Rocky creek flowing through Washmorgan Hollow preserve.
Washmorgan Hollow Washmorgan Hollow is a 73-acre preserve near Cookeville, featuring a rocky, forested creek that leads to a waterfall. © Paul Kingsbury/The Nature Conservancy

Places We Protect

Washmorgan Hollow

Rocky creek flowing through Washmorgan Hollow preserve.

Washmorgan Hollow is a 73-acre preserve near Cookeville, featuring a rocky creek that leads to a waterfall.

This wooded hollow in Jackson County features a wide diversity of plants uncommon in many other areas in the region. In spring, it blooms with thousands of wildflowers. Those flowers include large populations of the perennial wildflower Hepatica (Hepatica nobilis) and Synandra (Synandra hispidula), which is in the mint family and uncommon in Tennessee. 

A rock-bottomed stream flows through the property and into the neighboring Roaring River, which is a state designated Scenic River. At the far end of the narrow property from the entrance on Spring Creek Road is a steep waterfall known as Hardscrabble Falls.

Washmorgan Hollow is bounded by two long ridges, and its steep slopes are wooded with a number of tree species including sugar maple and red maple, beech, tulip poplar, sycamore, box elder, buckeye, basswood, ash, oak and hickory. Several species of migratory warblers have been spotted at the preserve, including scarlet tanagers, cerulean warblers, northern parulas and worm-eating warblers.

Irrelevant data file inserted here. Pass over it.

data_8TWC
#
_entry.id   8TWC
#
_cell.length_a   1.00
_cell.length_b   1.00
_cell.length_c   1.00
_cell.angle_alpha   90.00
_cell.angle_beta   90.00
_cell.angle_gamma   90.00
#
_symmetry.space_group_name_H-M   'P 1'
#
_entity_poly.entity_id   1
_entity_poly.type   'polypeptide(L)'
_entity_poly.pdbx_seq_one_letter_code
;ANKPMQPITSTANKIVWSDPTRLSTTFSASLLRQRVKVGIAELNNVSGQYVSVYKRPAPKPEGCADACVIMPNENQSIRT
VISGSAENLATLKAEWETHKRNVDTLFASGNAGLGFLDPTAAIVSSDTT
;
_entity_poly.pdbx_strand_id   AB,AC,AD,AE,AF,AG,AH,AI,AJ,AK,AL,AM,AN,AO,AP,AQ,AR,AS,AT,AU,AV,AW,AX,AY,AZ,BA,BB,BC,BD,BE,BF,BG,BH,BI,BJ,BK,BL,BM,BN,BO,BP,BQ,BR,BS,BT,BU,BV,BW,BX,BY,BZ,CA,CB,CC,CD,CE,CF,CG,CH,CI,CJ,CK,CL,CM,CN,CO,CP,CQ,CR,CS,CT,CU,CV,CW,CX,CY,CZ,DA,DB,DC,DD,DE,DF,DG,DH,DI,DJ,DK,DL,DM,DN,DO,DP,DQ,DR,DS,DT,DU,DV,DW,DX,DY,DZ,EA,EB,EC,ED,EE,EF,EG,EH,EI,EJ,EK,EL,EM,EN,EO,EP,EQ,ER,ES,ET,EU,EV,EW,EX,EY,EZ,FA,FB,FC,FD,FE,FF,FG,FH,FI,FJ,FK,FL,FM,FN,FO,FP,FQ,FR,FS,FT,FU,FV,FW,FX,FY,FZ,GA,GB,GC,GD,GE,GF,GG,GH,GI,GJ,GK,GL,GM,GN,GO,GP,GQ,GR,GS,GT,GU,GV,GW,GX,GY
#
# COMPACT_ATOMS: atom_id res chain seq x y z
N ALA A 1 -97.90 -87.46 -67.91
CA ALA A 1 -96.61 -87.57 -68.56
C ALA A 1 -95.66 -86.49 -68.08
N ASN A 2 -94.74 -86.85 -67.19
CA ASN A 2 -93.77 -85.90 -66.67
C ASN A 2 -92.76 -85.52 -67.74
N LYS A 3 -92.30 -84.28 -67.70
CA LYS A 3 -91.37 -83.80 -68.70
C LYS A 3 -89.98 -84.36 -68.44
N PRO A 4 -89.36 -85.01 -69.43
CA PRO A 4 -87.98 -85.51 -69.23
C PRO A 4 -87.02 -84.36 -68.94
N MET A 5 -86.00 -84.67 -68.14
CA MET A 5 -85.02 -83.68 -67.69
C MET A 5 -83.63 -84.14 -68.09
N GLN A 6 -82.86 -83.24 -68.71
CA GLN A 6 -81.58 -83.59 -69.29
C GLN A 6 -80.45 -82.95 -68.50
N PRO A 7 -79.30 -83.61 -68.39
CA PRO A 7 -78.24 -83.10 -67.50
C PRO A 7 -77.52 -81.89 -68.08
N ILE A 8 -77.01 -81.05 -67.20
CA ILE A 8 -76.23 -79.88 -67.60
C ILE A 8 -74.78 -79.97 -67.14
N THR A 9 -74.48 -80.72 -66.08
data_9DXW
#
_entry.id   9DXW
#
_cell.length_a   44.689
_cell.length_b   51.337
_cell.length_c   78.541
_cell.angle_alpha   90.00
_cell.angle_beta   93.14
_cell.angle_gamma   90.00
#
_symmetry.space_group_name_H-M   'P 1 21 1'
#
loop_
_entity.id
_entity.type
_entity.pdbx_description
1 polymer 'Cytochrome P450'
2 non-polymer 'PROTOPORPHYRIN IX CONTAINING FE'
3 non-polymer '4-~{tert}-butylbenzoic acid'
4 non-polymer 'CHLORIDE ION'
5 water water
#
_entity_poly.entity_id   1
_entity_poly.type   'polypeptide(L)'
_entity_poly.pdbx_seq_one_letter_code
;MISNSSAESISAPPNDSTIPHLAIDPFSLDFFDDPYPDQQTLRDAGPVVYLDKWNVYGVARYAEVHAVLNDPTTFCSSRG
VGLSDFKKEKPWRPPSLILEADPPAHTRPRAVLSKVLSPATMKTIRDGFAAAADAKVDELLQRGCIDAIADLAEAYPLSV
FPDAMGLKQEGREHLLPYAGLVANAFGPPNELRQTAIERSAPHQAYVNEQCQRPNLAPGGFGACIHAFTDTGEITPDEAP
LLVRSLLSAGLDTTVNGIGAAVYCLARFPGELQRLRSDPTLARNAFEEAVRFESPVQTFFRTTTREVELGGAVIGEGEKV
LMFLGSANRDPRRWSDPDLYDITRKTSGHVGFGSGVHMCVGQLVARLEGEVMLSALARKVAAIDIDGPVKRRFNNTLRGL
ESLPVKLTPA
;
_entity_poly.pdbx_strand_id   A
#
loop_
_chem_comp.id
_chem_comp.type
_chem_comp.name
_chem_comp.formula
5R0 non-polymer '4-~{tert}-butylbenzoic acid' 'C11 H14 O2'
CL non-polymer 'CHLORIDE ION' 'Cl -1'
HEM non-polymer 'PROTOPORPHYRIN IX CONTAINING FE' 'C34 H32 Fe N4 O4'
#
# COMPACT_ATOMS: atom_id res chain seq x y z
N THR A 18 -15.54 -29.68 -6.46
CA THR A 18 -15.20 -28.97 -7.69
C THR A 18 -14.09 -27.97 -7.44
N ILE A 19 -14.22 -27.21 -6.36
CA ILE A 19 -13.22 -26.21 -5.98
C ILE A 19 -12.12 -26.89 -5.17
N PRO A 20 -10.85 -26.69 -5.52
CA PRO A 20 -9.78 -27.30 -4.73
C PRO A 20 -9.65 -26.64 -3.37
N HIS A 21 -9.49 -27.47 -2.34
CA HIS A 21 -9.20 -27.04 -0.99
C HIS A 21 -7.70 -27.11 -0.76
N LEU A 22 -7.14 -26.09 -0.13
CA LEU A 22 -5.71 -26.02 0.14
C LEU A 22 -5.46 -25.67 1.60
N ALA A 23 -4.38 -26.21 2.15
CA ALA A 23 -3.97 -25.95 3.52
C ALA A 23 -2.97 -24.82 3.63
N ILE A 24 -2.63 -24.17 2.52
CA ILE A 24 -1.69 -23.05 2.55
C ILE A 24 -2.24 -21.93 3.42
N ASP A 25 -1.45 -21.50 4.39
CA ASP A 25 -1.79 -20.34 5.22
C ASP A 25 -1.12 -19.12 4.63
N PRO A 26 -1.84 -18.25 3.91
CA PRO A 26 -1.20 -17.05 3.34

The property was donated by Hector and Susanna Black in 1986. The Conservancy gladly accepted it for protection because of its rare population of Synandra and because Washmorgan Hollow is a significant habitat for neotropical migratory birds. In 1995, the state of Tennessee designated Washmorgan Hollow as a State Natural Area.

•    Motorized vehicles, off-road vehicles, and bicycles are strictly prohibited.

•    No horseback riding

•    Camping and fires are prohibited
 

There are no marked trails on the property, although there is a path that leads along the stream towards the waterfall. Oftentimes the "trail" is the bed of the creek as it moves from the preserve entrance through the hollow until it reaches Hardscrabble Falls at the far end of the property.

The distance between the entrance on Spring Creek Road and the waterfall is a little over a mile.